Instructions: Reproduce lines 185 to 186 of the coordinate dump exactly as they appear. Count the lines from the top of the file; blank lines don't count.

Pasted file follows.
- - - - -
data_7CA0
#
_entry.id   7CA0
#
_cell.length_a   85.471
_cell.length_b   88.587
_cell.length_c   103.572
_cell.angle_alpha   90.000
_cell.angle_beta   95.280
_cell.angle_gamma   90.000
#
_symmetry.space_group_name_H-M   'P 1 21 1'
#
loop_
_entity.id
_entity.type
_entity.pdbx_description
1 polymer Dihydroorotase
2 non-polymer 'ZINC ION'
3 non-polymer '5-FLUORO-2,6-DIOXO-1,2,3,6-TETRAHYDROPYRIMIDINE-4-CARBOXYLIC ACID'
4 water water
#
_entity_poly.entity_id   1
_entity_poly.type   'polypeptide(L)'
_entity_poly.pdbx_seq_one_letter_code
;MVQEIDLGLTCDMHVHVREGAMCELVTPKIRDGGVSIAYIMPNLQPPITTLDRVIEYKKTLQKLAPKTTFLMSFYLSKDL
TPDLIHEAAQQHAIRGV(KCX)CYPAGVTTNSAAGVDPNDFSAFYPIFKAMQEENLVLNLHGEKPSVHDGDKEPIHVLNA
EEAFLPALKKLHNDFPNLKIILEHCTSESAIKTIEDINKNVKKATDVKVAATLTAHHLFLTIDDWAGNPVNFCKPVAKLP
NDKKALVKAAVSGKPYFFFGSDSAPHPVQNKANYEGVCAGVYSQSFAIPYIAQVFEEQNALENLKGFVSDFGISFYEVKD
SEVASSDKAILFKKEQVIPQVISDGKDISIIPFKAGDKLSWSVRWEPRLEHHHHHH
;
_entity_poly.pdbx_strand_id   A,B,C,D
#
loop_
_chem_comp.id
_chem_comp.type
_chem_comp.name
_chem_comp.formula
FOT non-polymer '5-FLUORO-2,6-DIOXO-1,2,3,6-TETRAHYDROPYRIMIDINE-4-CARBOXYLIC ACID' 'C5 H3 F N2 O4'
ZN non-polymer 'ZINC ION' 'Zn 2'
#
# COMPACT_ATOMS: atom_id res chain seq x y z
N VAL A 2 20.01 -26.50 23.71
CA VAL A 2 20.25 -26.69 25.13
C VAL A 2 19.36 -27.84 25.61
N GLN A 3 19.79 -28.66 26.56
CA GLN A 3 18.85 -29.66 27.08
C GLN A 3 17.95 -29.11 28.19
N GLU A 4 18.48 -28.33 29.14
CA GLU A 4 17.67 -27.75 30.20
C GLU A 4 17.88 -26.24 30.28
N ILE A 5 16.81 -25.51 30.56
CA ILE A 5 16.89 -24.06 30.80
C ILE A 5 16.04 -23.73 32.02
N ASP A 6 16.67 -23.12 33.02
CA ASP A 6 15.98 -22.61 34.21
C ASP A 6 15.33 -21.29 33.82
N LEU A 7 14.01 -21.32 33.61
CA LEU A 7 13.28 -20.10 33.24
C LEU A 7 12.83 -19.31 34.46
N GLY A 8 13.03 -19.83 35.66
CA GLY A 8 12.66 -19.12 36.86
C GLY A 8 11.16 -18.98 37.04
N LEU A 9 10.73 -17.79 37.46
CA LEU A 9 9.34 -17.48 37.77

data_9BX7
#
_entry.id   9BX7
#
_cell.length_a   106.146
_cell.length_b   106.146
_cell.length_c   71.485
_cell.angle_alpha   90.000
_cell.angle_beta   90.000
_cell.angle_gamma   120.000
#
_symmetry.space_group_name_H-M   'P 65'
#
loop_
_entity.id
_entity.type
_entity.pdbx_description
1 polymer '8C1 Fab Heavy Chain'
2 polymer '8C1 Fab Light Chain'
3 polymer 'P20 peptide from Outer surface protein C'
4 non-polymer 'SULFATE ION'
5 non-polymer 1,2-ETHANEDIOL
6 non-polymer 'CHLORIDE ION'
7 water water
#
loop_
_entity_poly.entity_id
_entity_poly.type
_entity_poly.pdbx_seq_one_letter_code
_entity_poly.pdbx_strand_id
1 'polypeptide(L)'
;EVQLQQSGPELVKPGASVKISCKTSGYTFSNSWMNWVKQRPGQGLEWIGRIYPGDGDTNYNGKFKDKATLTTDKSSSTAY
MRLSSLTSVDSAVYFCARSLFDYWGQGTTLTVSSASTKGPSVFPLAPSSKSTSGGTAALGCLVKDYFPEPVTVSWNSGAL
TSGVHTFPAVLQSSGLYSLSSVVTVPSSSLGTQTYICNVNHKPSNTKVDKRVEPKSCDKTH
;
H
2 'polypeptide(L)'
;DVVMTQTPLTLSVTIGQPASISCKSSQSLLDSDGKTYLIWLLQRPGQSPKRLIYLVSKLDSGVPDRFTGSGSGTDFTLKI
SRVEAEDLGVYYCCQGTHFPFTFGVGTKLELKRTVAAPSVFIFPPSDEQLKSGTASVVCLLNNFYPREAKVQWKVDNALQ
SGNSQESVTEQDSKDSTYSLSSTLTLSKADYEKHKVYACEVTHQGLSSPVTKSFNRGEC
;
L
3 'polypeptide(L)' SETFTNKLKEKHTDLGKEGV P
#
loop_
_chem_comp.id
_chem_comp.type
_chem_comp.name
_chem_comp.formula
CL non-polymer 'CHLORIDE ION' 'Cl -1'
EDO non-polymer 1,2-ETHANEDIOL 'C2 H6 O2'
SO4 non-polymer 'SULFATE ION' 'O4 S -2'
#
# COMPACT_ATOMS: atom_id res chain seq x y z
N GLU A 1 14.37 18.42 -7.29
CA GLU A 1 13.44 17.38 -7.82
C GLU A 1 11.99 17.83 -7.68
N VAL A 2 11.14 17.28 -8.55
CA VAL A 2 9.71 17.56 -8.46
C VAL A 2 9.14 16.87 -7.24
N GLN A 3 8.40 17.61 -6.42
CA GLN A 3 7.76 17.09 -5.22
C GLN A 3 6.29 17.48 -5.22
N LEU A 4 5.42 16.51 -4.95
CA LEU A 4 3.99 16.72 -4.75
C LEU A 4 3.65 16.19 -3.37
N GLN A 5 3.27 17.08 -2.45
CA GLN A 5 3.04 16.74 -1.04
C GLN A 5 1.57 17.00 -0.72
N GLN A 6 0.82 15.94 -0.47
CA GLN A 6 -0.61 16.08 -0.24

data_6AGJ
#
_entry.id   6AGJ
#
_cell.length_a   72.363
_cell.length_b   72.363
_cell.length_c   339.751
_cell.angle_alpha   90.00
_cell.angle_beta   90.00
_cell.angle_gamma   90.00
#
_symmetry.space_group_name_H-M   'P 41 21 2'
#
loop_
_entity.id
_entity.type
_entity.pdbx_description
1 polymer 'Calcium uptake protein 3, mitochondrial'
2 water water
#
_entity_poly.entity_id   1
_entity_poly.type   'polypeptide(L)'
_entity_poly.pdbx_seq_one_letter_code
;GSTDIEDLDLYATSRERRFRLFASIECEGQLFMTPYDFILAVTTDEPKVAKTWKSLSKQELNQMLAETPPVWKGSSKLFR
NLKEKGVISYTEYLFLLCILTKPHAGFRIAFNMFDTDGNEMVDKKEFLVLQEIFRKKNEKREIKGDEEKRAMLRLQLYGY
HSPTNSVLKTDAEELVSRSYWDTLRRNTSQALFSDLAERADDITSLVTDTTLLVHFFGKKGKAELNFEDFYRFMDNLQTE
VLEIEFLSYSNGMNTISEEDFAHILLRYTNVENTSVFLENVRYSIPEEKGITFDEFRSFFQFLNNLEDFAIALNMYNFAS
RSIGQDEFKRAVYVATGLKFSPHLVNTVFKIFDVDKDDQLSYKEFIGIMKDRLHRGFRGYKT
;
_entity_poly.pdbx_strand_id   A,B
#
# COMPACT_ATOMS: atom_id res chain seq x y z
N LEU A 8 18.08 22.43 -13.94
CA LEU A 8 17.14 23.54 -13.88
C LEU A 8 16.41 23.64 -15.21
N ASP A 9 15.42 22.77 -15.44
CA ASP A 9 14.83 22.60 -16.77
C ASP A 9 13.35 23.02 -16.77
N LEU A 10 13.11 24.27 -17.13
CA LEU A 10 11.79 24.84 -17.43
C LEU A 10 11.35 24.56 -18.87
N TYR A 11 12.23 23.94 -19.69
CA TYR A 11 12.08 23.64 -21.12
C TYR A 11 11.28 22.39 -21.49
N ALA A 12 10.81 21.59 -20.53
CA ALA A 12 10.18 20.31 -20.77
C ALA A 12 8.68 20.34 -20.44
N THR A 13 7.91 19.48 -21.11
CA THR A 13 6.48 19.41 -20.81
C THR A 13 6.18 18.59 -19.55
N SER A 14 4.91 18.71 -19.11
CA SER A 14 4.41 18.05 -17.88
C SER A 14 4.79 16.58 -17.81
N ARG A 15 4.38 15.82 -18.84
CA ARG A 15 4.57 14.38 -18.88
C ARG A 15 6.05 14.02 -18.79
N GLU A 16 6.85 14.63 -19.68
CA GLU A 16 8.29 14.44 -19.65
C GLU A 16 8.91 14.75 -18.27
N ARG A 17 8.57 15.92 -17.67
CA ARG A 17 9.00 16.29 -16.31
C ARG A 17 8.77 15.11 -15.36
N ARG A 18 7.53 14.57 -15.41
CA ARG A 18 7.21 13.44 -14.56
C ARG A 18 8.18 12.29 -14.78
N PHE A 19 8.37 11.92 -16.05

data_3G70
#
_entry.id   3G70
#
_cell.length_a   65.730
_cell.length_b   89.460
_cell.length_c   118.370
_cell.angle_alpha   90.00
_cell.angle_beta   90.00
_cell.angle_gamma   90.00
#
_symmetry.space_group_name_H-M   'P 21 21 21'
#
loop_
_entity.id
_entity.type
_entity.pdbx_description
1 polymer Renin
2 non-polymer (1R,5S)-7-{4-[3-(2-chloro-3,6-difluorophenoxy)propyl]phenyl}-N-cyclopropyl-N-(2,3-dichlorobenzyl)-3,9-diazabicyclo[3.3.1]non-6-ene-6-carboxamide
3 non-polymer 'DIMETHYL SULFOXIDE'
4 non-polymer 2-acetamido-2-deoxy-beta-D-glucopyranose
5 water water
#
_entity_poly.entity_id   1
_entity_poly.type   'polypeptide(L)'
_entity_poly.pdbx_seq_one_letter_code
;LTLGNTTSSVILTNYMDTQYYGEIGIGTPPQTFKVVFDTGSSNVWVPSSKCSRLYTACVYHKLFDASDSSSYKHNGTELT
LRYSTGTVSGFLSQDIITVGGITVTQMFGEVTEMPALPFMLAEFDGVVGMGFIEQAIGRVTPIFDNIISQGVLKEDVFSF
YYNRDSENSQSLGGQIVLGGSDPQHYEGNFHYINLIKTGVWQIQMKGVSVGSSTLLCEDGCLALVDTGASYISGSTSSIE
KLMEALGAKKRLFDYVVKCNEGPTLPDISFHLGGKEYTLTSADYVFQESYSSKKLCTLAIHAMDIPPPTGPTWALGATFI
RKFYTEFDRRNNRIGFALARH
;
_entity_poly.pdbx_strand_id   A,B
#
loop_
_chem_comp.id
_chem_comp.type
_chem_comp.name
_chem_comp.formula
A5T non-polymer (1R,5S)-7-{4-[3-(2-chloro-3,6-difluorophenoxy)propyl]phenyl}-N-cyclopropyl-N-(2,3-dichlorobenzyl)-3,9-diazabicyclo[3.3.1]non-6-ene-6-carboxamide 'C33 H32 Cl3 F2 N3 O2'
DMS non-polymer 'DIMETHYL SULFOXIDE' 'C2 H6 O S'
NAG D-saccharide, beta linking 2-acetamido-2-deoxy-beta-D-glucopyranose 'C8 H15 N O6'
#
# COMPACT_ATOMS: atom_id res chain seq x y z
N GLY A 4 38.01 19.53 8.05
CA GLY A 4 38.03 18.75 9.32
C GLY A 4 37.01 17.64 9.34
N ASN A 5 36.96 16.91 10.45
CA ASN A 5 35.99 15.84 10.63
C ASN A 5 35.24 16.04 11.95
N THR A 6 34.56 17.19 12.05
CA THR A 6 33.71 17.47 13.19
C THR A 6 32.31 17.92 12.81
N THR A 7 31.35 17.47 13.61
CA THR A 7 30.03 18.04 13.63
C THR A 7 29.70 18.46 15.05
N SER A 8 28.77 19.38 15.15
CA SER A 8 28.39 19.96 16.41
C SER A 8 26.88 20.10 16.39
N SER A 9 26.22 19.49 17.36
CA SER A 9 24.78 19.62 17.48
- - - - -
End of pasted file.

CA THR A 13 6.48 19.41 -20.81
C THR A 13 6.18 18.59 -19.55